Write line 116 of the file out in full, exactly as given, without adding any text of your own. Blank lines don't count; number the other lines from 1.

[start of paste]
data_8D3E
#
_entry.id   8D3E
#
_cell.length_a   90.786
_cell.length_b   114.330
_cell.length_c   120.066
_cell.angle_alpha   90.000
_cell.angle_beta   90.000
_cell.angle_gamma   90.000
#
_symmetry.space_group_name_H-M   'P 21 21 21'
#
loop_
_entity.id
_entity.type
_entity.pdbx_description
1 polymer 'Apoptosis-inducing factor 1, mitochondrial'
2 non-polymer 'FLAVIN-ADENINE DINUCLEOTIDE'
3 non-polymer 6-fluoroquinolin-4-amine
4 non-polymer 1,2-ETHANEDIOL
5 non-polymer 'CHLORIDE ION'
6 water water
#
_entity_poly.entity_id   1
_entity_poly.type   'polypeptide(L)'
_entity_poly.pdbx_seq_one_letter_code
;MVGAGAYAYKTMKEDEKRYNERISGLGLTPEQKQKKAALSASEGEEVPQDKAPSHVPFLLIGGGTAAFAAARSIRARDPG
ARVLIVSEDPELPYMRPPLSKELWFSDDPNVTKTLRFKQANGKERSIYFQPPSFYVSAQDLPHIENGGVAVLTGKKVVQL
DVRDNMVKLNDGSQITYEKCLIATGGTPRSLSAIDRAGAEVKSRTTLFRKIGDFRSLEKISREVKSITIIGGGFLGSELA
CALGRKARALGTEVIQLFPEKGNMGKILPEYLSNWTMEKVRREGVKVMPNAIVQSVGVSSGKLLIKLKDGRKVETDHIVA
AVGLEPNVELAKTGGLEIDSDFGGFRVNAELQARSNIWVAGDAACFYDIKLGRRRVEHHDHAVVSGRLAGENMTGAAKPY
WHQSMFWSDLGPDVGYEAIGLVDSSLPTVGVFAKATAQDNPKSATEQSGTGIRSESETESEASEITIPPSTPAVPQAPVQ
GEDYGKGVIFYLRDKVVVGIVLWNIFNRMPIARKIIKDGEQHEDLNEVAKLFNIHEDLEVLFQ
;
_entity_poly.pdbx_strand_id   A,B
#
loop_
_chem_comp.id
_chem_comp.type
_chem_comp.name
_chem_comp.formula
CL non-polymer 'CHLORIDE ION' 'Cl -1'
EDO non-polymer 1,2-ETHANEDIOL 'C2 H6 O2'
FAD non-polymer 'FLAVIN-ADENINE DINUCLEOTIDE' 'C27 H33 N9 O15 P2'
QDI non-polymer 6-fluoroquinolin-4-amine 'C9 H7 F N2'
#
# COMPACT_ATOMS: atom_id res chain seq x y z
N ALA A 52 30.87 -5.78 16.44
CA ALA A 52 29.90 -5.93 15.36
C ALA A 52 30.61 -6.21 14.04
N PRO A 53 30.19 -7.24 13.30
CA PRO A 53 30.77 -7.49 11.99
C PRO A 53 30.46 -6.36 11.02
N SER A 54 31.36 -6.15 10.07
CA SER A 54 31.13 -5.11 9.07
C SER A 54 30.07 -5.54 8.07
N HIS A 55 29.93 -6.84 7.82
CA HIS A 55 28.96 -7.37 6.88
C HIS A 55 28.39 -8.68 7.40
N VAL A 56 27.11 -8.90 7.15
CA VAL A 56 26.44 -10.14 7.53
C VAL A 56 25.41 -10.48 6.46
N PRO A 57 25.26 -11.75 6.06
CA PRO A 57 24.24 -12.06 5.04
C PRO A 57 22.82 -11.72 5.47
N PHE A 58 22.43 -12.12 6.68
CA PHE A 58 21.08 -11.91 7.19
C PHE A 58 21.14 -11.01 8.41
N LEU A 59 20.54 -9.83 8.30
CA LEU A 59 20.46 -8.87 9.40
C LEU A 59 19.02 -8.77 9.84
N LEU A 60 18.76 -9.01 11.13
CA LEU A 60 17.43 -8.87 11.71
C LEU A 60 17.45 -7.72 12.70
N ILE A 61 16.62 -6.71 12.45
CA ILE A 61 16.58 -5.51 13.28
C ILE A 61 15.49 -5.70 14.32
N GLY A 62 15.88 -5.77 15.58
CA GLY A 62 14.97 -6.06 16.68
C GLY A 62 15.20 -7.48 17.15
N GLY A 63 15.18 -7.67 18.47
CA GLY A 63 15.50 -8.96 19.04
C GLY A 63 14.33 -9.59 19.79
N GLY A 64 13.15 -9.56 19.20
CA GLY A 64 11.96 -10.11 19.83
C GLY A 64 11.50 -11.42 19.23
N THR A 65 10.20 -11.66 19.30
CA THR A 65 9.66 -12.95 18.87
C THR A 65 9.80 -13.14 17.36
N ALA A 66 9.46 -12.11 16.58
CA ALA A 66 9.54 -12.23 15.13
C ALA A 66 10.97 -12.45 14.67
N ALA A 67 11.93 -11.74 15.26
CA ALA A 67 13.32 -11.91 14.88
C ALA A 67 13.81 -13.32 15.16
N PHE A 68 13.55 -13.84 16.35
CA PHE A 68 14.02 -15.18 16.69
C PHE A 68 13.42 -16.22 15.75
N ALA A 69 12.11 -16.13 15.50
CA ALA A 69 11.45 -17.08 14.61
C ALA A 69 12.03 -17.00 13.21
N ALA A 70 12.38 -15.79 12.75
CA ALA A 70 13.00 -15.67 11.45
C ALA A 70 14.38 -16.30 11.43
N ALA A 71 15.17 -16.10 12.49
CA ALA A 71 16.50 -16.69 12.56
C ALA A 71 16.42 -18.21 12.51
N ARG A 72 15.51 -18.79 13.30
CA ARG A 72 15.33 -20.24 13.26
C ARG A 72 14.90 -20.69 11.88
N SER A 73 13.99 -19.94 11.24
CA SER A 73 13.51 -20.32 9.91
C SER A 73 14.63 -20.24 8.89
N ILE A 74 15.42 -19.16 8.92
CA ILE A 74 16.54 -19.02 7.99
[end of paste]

CA ILE A 74 16.54 -19.02 7.99